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EU Parliament 16. January 2008

Boguslaw Rogalski (IND/DEM).  - (PL) Mr President, I should like to alert
the House to violations of human rights by German officials and courts. The
problem relates to Poles who were previously married to German spouses but
are now divorced, and who are treated as no better than paedophiles. The
courts invariably award custody of any children to the German parent, and
take it for granted that the German language and culture are superior to
their Polish equivalents.
'Early Germanisation' and 'children of German descent' were phrases used in
Nuremberg by criminals charged with the Germanisation of Polish children.
Similar phrases are used today by officials working for the Jugendamt, the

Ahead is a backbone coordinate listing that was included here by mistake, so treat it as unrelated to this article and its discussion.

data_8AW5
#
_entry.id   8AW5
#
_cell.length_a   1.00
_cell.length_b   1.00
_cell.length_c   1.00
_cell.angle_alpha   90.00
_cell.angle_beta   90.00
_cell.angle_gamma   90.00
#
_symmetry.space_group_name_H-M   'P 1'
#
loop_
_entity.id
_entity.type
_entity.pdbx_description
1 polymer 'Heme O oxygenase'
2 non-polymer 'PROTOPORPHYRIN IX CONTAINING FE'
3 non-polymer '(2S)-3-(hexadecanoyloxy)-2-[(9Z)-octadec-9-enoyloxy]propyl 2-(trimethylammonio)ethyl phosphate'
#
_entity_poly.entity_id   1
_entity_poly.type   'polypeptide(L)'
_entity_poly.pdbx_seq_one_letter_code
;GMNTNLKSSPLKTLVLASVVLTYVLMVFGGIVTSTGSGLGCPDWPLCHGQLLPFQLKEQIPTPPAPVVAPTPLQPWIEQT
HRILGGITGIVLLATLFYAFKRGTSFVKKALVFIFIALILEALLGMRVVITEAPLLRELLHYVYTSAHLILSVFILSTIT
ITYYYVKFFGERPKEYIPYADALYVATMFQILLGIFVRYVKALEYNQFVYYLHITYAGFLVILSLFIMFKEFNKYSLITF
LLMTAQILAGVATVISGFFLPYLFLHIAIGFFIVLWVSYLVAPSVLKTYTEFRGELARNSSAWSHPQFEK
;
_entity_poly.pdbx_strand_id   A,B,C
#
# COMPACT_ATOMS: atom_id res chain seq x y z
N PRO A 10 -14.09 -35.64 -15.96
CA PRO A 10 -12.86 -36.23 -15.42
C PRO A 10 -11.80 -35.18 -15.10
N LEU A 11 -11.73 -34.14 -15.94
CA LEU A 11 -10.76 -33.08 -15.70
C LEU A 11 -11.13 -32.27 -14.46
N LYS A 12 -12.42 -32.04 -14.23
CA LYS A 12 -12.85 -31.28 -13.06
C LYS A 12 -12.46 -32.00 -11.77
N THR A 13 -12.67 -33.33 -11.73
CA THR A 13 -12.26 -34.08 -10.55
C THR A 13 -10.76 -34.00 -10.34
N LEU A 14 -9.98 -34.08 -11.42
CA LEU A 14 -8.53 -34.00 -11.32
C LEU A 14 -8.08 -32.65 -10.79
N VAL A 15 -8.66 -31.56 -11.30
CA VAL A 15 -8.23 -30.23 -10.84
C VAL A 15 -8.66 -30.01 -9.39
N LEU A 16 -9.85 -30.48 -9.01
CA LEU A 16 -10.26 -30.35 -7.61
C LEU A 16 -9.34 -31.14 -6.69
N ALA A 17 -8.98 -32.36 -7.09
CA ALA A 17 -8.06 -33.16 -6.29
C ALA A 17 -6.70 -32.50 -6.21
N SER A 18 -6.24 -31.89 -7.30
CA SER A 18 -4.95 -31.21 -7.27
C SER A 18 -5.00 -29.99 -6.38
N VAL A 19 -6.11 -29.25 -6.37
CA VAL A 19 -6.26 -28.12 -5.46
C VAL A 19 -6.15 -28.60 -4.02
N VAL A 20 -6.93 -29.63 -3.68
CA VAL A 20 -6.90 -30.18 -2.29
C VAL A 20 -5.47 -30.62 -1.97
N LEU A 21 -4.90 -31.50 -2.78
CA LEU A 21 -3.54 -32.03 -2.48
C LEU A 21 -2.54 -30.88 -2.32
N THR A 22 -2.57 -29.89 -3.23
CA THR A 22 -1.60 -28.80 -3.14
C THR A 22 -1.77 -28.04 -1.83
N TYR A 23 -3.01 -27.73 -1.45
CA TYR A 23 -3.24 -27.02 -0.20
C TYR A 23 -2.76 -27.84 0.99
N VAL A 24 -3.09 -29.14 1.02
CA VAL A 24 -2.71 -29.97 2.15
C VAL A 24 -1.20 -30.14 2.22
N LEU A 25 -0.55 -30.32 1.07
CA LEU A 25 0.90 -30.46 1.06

German Child and Youth Welfare Office, to justify German-imposed bans on
meetings between Poles and their children. Even if such meetings do take
place, speaking Polish is strictly prohibited, and it is instilled in the
children that everything associated with the Polish language is inferior.
The Jugendamt claims that the Polish language has a negative influence on
the children's education, but such assumptions are racist. Poland has
already experienced a German education system claiming to be superior to all
others at earlier stages of its history.

Is this what passes for respect of human rights in Germany? Such practices
violate one of the European Union's basic principles, namely the promotion
of the linguistic and cultural diversity of its citizens.


EU Parliament: MOTION FOR A RESOLUTION from MEP Rogalski:


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